Can you explain to us, how do you use the technology to get the structure right?

In a simplified way, what happens is that you apply a process called extrusion. It means that you heat a protein mix to a high temperature, so the proteins lose their primary form, they are so to say free-floating now. Then you apply a lot of pressure and press them out through the opening of the printer. By applying pressure, the proteins align with each other and bind together. This is what creates the fibres and structures. The real innovation is that we can fully control the structure and texture of the final product. Right now, you only have something like a hamburger, which is basically an unstructured mass and very simple to produce. With this new technology, we can produce something like salmon fillet, which has a very heterogeneous structure with the white stripes and orange meat in between.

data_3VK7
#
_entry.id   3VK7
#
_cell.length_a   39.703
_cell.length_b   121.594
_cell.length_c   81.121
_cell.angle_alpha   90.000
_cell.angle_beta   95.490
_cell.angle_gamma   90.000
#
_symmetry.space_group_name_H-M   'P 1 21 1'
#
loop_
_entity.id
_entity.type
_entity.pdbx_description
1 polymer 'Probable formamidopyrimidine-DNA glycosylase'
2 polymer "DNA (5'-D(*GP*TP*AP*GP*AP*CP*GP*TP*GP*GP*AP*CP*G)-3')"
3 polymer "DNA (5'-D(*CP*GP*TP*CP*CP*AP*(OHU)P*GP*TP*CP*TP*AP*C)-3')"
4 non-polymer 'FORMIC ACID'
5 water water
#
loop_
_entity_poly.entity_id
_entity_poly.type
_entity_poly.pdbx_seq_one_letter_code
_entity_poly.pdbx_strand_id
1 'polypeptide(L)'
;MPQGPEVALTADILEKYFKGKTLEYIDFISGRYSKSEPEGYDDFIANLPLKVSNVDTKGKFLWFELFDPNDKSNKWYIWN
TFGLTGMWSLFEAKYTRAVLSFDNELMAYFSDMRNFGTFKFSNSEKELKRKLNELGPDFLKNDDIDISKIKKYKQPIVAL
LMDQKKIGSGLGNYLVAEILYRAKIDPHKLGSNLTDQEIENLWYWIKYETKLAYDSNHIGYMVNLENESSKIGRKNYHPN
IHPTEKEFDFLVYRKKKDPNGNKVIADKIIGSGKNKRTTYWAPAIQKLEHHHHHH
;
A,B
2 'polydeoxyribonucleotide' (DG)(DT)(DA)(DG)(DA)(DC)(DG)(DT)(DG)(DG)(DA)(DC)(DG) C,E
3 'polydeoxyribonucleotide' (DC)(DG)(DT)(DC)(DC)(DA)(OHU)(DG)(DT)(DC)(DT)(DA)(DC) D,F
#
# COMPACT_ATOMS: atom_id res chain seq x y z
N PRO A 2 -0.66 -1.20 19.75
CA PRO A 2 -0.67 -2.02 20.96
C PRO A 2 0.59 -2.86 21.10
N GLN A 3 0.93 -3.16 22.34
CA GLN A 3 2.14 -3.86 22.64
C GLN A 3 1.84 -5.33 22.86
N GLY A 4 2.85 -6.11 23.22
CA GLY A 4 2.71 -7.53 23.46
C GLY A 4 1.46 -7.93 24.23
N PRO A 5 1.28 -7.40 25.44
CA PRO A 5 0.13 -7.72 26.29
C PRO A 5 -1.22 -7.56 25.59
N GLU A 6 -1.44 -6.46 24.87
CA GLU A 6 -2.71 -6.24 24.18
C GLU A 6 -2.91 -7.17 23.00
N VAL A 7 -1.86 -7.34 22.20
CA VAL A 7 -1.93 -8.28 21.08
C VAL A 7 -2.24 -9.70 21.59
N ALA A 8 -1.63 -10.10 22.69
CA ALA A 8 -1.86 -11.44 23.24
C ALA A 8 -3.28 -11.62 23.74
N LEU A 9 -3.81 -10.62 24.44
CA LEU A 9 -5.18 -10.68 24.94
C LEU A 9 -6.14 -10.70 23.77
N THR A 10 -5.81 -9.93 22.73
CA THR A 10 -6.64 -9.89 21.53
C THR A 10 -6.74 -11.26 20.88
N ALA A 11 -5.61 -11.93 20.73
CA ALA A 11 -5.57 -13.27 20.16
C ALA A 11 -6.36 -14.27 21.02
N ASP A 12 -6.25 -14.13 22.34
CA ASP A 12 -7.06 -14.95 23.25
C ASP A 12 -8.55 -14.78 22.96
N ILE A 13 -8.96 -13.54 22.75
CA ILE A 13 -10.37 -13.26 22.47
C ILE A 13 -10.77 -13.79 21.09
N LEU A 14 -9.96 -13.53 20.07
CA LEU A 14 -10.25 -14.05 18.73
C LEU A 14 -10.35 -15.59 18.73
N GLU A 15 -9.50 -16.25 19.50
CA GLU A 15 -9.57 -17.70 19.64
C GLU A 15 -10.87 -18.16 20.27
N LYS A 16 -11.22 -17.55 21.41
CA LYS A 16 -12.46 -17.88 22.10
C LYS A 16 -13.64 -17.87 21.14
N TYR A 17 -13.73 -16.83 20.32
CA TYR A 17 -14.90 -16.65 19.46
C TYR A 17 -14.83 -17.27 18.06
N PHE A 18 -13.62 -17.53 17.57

Which markets will be your main markets? And how are your scale opportunities?

Right now we are located in Vienna, so definitely the German-speaking market is interesting. Scandinavia will for sure be an option as well for either the first or second market entry because people like fish and are generally super open to new food innovations. In regards to our scale opportunities, one of our partners, FELIXprinters, has already developed up-scaling solutions for food printing. They already upscaled the production for chocolate printing, which is a little bit different from meat printing, but generally, the systems are similar. So a way to imagine how large scale production works with 3D printers is to think about the conveyor belts, you know from car manufacturers. Here, a line of many printers will print different layers of the final product, or you can have many individual printers that produce one final product at a time. For us, we have not reached the stage where we are ready to upscale, right now we are working on the basic technology.